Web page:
So Shakespeare was accused of plagiarism? So what? Maybe he ripped people off left, right and centre. Maybe people in the jealous world of Elizabethan theatre, who were slagging each-other off all the time, in pamphlets, poems and even in play texts themselves.



    Shakespeare quotes Marlowe, really affectionately, after his death. I can't remember the play. I think it might be The Tempest.



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    my personal opinion is that there was a Shakespeare 'group' of which several people were members (including the actor and including De Vere but not the usual suspects such as Bacon) so why not?



    But why? I love the Sonnets. They were clearly written by the same hand, and that hand wrote the plays. Did this 'group' all sleep with the same women, fall in love with the same young man, have the same wife, in short, live the same life?



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    Well, some say Marlowe Shakespeare so their argument (not mine) would be that this is not surprising.



    And they would be talking out of their arses, since Marlowe died before the end of Shakespeare's writing career.



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    Yes, I love the Coat of Arms issue: a person who would act in that way seems to me to be petty, materialistic, snobbish, class-obsessed and in essence a prototype of today's Conservative wingers.



    In short, a man incapable of the psychological insight and emotional depth, not to mention the political critique, of the writer of the works attributed to him.



    But this is a) conjecture, and b) horseshit. Apart from the fact that there were material advantages to having your own coat of arms, if I remember correctly it was Shakespeare's dad who first made the application. It was refused. When Shakespeare re-applied you could just as easily argue that he was a loving son trying to do something cool for his dad. Who knows? You can't use this as a serious argument. Certainly, if you do, you have to counter the argument that Shakespeare was of his time, may well have had a chip on his shoulder for being a bumpkin... whatever. Who cares.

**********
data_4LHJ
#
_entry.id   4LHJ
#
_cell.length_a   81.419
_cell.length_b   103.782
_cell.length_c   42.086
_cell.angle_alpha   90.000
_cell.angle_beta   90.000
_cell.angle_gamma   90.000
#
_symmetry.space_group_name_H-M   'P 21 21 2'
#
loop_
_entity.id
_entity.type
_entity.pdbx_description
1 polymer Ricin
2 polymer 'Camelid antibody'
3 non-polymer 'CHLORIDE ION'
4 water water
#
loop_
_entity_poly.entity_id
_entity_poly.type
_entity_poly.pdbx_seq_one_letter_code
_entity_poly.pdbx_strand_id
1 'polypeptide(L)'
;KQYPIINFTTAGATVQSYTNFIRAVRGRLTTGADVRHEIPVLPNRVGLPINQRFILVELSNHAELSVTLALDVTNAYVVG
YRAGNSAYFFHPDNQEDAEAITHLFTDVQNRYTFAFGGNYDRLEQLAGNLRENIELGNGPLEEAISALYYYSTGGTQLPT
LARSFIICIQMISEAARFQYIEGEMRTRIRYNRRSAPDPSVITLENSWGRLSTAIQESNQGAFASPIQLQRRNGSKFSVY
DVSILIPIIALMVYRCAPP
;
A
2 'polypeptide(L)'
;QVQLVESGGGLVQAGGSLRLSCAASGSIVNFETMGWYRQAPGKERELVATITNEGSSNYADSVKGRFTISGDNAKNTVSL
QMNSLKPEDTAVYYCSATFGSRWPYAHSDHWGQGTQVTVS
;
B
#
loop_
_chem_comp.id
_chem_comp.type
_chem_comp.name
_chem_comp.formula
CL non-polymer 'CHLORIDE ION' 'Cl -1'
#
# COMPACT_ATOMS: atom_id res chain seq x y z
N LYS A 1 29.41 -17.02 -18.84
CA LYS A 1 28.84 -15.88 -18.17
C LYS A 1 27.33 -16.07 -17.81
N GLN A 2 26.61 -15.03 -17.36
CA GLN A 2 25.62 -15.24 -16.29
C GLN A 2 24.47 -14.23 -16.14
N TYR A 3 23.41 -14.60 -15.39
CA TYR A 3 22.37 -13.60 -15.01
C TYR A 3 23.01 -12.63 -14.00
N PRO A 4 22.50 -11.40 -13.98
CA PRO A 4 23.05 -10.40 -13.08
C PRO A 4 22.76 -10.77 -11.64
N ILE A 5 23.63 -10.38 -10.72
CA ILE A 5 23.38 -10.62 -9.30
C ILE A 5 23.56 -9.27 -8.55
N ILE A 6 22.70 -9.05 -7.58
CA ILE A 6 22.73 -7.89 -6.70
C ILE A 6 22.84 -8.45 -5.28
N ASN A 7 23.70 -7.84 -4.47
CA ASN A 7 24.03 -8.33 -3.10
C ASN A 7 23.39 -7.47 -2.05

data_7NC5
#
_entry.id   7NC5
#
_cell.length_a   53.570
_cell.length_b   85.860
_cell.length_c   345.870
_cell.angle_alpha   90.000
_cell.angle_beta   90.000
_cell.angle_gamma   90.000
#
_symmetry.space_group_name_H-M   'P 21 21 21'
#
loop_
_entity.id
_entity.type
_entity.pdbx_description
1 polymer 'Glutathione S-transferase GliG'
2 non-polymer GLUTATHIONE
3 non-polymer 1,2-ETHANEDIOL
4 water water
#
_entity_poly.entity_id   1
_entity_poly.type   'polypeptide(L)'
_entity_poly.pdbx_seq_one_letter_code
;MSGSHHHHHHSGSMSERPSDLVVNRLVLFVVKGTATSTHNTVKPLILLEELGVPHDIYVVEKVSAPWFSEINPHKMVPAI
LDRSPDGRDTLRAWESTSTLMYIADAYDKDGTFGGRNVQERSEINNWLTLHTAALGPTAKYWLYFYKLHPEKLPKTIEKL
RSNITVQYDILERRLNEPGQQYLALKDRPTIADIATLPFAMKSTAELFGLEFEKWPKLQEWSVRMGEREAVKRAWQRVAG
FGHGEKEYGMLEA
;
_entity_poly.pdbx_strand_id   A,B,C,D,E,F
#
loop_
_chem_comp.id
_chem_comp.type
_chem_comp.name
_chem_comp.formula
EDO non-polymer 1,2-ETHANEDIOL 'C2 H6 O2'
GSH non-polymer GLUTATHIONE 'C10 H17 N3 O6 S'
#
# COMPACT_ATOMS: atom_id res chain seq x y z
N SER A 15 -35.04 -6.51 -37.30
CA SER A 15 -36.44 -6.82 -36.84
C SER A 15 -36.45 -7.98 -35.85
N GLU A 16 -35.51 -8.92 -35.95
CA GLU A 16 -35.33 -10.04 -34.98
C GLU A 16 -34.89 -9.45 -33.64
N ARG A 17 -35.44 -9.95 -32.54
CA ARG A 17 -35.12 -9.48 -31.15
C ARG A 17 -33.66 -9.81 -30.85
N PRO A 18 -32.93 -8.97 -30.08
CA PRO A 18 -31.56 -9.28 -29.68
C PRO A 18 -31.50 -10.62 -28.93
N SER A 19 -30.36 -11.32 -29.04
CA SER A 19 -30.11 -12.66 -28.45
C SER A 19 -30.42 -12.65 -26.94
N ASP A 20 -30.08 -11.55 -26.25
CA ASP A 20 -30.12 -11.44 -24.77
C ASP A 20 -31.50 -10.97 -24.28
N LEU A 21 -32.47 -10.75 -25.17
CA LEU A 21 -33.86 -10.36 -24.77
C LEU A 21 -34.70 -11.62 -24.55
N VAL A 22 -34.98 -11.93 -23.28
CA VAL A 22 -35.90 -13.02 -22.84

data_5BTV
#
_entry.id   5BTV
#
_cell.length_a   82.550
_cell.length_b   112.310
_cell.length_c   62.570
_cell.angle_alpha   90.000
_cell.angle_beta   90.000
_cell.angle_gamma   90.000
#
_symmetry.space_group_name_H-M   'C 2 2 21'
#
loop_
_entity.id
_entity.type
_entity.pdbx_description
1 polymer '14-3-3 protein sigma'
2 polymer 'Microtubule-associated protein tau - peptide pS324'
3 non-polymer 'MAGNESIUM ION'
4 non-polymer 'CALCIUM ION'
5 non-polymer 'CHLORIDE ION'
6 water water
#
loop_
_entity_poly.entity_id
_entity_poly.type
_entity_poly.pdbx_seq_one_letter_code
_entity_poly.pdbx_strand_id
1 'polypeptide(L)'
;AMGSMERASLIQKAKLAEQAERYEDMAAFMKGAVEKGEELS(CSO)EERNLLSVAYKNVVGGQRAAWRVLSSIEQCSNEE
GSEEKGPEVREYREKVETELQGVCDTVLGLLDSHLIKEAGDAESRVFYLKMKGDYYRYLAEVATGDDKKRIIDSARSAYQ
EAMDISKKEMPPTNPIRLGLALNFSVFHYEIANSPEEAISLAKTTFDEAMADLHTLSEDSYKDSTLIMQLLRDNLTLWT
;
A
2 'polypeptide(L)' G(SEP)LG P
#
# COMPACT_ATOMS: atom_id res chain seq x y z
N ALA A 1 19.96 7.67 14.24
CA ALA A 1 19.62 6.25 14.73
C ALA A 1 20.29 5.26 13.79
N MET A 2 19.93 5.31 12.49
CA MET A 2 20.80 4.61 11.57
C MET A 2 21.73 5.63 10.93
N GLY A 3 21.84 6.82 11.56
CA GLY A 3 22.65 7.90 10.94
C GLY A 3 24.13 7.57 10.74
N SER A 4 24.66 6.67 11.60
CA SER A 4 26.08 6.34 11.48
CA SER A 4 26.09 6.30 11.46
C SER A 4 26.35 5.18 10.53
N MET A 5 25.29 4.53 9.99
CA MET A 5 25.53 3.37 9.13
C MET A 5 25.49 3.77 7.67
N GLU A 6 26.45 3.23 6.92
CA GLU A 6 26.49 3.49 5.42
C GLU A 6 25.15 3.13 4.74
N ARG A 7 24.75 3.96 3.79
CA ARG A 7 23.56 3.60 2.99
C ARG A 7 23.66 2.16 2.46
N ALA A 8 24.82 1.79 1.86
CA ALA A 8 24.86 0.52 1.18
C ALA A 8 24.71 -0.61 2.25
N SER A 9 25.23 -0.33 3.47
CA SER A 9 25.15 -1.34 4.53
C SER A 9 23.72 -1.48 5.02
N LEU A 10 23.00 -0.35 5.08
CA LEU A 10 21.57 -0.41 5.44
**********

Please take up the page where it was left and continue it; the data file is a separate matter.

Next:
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    I put it to you that Jonson would not have found the greatest writer of all time a figure suitable for lampooning and the fact that he had cause to do so is suggestive.



    As if someone might have (dared) to take Johnson aside and say 'Hey, Ben, hold on a minute. A hundred years after William's death people are going to consider him the greatest writer in the English canon! You'd better lay off the disses!'



    No. Literary Elizabethan London was kinda... cut throat and Ben Johnson, who really liked fighting, in fact actually killed a man, wasn't a saint. He was Shakespeare's rival. It was kind of like New York of the '80s, all 'sucka MCs can kiss my stick'. He'd have lampooned him backwards and forwards, and if he did it doesn't make a blind bit of difference to the quality of the texts he was dissing.



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    I was not really christened Segovius for example and I'm pretty sure you were not the leader of the Ismaili Hash'ashin community at Alamut. It's confusing.



    Au contraire. And I have the garden of kohl-eyed houris to prove it.